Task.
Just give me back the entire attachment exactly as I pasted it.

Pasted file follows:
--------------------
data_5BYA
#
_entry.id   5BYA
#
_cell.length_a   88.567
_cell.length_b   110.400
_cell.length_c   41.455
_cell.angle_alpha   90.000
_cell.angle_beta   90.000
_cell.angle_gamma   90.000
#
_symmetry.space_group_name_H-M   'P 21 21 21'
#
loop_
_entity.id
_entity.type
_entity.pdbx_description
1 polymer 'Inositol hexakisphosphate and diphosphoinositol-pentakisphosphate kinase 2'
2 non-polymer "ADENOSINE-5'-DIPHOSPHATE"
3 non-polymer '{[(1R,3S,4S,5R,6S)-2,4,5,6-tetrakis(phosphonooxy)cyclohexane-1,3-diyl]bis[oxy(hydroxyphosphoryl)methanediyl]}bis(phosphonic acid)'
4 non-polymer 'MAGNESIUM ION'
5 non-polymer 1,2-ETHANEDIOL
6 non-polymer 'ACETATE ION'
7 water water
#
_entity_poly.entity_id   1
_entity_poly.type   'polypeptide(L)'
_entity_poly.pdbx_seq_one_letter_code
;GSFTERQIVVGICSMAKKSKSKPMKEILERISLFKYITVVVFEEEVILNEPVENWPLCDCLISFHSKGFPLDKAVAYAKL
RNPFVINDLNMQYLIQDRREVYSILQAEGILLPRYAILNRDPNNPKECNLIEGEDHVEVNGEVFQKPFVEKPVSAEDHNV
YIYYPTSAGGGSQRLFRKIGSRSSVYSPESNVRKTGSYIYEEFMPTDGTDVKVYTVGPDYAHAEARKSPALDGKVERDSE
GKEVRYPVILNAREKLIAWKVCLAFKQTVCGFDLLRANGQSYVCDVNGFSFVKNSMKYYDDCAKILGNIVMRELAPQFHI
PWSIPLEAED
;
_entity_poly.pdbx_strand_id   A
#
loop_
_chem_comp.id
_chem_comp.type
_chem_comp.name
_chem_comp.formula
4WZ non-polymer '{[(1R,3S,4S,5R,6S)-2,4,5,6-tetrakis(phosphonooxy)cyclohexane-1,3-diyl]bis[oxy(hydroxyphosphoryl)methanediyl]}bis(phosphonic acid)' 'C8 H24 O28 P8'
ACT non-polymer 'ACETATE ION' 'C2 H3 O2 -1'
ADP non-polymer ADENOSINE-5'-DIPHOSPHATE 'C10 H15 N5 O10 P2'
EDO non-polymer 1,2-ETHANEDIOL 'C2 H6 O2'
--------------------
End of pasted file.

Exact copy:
data_5BYA
#
_entry.id   5BYA
#
_cell.length_a   88.567
_cell.length_b   110.400
_cell.length_c   41.455
_cell.angle_alpha   90.000
_cell.angle_beta   90.000
_cell.angle_gamma   90.000
#
_symmetry.space_group_name_H-M   'P 21 21 21'
#
loop_
_entity.id
_entity.type
_entity.pdbx_description
1 polymer 'Inositol hexakisphosphate and diphosphoinositol-pentakisphosphate kinase 2'
2 non-polymer "ADENOSINE-5'-DIPHOSPHATE"
3 non-polymer '{[(1R,3S,4S,5R,6S)-2,4,5,6-tetrakis(phosphonooxy)cyclohexane-1,3-diyl]bis[oxy(hydroxyphosphoryl)methanediyl]}bis(phosphonic acid)'
4 non-polymer 'MAGNESIUM ION'
5 non-polymer 1,2-ETHANEDIOL
6 non-polymer 'ACETATE ION'
7 water water
#
_entity_poly.entity_id   1
_entity_poly.type   'polypeptide(L)'
_entity_poly.pdbx_seq_one_letter_code
;GSFTERQIVVGICSMAKKSKSKPMKEILERISLFKYITVVVFEEEVILNEPVENWPLCDCLISFHSKGFPLDKAVAYAKL
RNPFVINDLNMQYLIQDRREVYSILQAEGILLPRYAILNRDPNNPKECNLIEGEDHVEVNGEVFQKPFVEKPVSAEDHNV
YIYYPTSAGGGSQRLFRKIGSRSSVYSPESNVRKTGSYIYEEFMPTDGTDVKVYTVGPDYAHAEARKSPALDGKVERDSE
GKEVRYPVILNAREKLIAWKVCLAFKQTVCGFDLLRANGQSYVCDVNGFSFVKNSMKYYDDCAKILGNIVMRELAPQFHI
PWSIPLEAED
;
_entity_poly.pdbx_strand_id   A
#
loop_
_chem_comp.id
_chem_comp.type
_chem_comp.name
_chem_comp.formula
4WZ non-polymer '{[(1R,3S,4S,5R,6S)-2,4,5,6-tetrakis(phosphonooxy)cyclohexane-1,3-diyl]bis[oxy(hydroxyphosphoryl)methanediyl]}bis(phosphonic acid)' 'C8 H24 O28 P8'
ACT non-polymer 'ACETATE ION' 'C2 H3 O2 -1'
ADP non-polymer ADENOSINE-5'-DIPHOSPHATE 'C10 H15 N5 O10 P2'
EDO non-polymer 1,2-ETHANEDIOL 'C2 H6 O2'